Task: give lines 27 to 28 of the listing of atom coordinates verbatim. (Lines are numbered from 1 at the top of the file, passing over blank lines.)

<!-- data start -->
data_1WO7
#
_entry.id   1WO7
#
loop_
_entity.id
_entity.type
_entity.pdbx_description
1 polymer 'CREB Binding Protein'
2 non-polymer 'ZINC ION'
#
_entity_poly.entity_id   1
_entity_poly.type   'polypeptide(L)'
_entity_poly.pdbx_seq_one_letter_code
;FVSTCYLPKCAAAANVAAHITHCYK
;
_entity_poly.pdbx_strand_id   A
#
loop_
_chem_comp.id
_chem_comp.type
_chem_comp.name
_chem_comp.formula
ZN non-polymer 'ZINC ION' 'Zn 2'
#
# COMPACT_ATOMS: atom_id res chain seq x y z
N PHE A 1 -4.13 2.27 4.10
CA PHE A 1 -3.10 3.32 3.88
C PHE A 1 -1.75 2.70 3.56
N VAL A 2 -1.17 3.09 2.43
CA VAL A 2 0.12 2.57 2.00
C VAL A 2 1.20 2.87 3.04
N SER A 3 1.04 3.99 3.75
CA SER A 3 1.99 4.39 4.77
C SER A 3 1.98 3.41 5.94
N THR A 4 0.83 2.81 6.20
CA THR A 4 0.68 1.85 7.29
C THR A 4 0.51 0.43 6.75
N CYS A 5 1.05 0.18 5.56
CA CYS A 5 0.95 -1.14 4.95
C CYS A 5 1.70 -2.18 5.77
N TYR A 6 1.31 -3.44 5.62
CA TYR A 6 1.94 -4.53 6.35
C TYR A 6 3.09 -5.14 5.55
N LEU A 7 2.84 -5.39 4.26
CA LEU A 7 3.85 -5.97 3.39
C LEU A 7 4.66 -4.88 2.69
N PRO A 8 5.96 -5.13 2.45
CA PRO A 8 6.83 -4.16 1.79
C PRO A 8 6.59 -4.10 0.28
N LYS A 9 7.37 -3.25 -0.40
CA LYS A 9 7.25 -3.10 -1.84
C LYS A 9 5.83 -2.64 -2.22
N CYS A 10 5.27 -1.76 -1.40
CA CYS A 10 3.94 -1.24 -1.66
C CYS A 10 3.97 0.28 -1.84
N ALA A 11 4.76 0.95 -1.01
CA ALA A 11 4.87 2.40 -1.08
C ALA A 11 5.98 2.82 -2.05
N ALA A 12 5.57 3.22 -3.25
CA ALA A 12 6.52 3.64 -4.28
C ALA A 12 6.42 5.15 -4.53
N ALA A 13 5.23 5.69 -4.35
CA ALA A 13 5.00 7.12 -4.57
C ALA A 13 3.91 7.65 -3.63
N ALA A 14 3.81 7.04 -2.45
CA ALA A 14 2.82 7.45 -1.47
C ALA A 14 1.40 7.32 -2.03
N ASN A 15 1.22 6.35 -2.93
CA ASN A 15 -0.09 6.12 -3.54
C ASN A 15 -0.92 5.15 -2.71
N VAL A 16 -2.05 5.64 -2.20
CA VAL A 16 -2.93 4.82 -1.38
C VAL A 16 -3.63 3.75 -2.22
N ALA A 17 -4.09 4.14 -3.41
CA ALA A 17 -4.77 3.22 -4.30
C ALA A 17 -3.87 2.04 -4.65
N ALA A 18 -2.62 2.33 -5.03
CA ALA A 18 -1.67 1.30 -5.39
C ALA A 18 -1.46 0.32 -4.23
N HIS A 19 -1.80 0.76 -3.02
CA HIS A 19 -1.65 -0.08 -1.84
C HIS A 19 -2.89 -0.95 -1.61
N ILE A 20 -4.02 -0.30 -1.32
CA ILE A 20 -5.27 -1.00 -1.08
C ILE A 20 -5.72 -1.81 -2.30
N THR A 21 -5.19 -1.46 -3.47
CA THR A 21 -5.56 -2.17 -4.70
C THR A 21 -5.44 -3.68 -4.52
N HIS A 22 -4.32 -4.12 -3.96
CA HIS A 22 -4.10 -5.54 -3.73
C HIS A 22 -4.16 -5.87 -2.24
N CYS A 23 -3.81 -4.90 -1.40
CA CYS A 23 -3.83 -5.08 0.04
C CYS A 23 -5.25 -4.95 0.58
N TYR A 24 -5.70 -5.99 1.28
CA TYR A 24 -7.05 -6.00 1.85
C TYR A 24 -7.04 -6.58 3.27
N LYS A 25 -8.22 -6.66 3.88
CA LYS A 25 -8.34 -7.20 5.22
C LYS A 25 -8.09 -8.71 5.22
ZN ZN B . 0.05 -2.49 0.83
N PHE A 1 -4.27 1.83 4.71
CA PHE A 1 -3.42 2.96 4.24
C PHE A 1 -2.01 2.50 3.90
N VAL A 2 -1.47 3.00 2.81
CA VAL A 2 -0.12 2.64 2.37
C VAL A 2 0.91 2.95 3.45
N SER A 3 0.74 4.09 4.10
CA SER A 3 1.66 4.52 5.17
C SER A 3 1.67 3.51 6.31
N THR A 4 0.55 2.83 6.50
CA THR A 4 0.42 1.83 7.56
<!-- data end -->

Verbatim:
N PHE A 1 -4.13 2.27 4.10
CA PHE A 1 -3.10 3.32 3.88